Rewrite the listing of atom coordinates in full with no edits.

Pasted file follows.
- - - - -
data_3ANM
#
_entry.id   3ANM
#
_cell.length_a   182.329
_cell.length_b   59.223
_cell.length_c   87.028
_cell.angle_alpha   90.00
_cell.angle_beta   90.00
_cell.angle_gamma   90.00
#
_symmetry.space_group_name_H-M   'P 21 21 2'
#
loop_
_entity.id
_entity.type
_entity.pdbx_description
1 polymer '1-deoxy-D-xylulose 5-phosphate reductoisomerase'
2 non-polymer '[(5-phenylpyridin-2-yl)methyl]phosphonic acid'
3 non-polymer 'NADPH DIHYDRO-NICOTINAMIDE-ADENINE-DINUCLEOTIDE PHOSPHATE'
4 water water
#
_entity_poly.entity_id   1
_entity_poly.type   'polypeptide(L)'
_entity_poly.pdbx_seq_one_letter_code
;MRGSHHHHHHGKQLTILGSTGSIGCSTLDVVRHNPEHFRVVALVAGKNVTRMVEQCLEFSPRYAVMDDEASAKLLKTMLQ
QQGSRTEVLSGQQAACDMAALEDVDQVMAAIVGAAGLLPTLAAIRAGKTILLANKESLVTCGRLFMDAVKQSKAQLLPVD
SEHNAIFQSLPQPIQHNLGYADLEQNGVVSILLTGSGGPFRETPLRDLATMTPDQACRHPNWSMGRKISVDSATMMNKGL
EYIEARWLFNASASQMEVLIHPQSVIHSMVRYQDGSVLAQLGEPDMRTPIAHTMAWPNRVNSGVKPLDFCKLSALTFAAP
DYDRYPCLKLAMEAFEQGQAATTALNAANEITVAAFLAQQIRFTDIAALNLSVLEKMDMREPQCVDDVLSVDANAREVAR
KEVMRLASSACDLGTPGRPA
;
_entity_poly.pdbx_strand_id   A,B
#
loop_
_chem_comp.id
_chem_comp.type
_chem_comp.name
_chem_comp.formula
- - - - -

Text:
data_3ANM
#
_entry.id   3ANM
#
_cell.length_a   182.329
_cell.length_b   59.223
_cell.length_c   87.028
_cell.angle_alpha   90.00
_cell.angle_beta   90.00
_cell.angle_gamma   90.00
#
_symmetry.space_group_name_H-M   'P 21 21 2'
#
loop_
_entity.id
_entity.type
_entity.pdbx_description
1 polymer '1-deoxy-D-xylulose 5-phosphate reductoisomerase'
2 non-polymer '[(5-phenylpyridin-2-yl)methyl]phosphonic acid'
3 non-polymer 'NADPH DIHYDRO-NICOTINAMIDE-ADENINE-DINUCLEOTIDE PHOSPHATE'
4 water water
#
_entity_poly.entity_id   1
_entity_poly.type   'polypeptide(L)'
_entity_poly.pdbx_seq_one_letter_code
;MRGSHHHHHHGKQLTILGSTGSIGCSTLDVVRHNPEHFRVVALVAGKNVTRMVEQCLEFSPRYAVMDDEASAKLLKTMLQ
QQGSRTEVLSGQQAACDMAALEDVDQVMAAIVGAAGLLPTLAAIRAGKTILLANKESLVTCGRLFMDAVKQSKAQLLPVD
SEHNAIFQSLPQPIQHNLGYADLEQNGVVSILLTGSGGPFRETPLRDLATMTPDQACRHPNWSMGRKISVDSATMMNKGL
EYIEARWLFNASASQMEVLIHPQSVIHSMVRYQDGSVLAQLGEPDMRTPIAHTMAWPNRVNSGVKPLDFCKLSALTFAAP
DYDRYPCLKLAMEAFEQGQAATTALNAANEITVAAFLAQQIRFTDIAALNLSVLEKMDMREPQCVDDVLSVDANAREVAR
KEVMRLASSACDLGTPGRPA
;
_entity_poly.pdbx_strand_id   A,B
#
loop_
_chem_comp.id
_chem_comp.type
_chem_comp.name
_chem_comp.formula